The woman who used to be India’s most senior health bureaucrat is clearly not planning on a quiet retirement. In the latest of her highly controversial opinion pieces for The Hindu, Sujatha Rao says that, “many medical colleges are producing quacks. The tragedy is that we all know about it.”
The former Secretary Health & Family Welfare is known for her opposition to the increasingly important rôle of the private sector in India’s healthcare system and says that, “India is the only country that authorises, as official policy, the sale of medical seats by private medical colleges, implicitly accepting the principle that the ability to pay, and not merit, is what counts.” That is, of course, not quite true: lots of countries have private medical training institutions which require that students pay or which, as in India, make admission easier for those with private funding than for those who cannot pay. She also thinks that India is unusual in having no third-party certification of doctors before they practise although many countries allow anyone with a medical degree to practise medicine — it’s currently a major controversy in Brazil, for example.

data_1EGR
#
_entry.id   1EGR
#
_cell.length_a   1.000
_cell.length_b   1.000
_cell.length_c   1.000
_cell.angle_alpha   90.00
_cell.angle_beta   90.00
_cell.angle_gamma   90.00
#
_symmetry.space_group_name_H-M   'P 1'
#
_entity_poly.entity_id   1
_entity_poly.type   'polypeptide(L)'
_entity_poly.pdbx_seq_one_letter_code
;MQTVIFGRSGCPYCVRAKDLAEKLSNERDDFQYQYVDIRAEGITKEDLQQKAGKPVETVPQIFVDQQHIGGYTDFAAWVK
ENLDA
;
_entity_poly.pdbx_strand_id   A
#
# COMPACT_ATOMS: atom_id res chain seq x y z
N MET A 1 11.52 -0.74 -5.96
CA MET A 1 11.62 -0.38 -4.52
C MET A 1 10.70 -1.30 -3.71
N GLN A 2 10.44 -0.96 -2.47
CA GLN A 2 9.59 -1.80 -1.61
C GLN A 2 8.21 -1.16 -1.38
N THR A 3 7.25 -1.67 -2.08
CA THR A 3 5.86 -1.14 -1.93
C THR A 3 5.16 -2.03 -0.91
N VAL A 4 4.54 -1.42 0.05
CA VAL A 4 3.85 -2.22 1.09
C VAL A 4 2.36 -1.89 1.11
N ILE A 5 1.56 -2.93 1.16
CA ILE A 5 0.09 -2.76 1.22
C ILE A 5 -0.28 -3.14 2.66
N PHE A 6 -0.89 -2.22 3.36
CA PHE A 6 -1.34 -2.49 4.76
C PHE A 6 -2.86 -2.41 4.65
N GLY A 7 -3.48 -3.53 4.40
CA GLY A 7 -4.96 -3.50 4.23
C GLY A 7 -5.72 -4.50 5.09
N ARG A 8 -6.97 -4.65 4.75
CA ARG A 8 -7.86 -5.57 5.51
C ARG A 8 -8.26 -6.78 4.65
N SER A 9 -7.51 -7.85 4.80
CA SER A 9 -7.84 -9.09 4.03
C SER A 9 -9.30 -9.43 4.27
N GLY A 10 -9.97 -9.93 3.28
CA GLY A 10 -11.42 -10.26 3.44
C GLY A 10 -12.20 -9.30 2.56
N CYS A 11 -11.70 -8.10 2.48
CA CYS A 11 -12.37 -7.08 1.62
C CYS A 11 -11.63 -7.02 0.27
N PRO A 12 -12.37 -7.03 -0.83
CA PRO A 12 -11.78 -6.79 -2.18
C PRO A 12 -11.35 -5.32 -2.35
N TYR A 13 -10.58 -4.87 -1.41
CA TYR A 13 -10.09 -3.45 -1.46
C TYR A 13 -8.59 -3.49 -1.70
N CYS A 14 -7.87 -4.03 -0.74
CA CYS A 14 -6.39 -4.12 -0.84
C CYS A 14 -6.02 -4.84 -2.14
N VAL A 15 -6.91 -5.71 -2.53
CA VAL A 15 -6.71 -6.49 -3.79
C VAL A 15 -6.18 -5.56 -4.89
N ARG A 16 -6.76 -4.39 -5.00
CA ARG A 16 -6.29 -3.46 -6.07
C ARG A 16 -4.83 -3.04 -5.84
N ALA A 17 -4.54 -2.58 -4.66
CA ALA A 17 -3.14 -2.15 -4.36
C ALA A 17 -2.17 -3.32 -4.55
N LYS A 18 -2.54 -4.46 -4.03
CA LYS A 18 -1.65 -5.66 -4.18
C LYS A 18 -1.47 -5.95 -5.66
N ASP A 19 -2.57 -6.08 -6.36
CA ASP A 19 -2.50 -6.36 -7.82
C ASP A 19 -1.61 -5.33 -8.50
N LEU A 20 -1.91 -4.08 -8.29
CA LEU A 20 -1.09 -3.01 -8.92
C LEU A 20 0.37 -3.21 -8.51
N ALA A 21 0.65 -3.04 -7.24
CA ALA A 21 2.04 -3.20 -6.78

However, Sujatha Rao’s broader point is that there are few effective sanctions against incompetent doctors and that doctors are given unhealthy incentives to earn enough to pay back the costs incurred in getting a medical degree. That is certainly a frequent theme in once adulatory media coverage of doctors.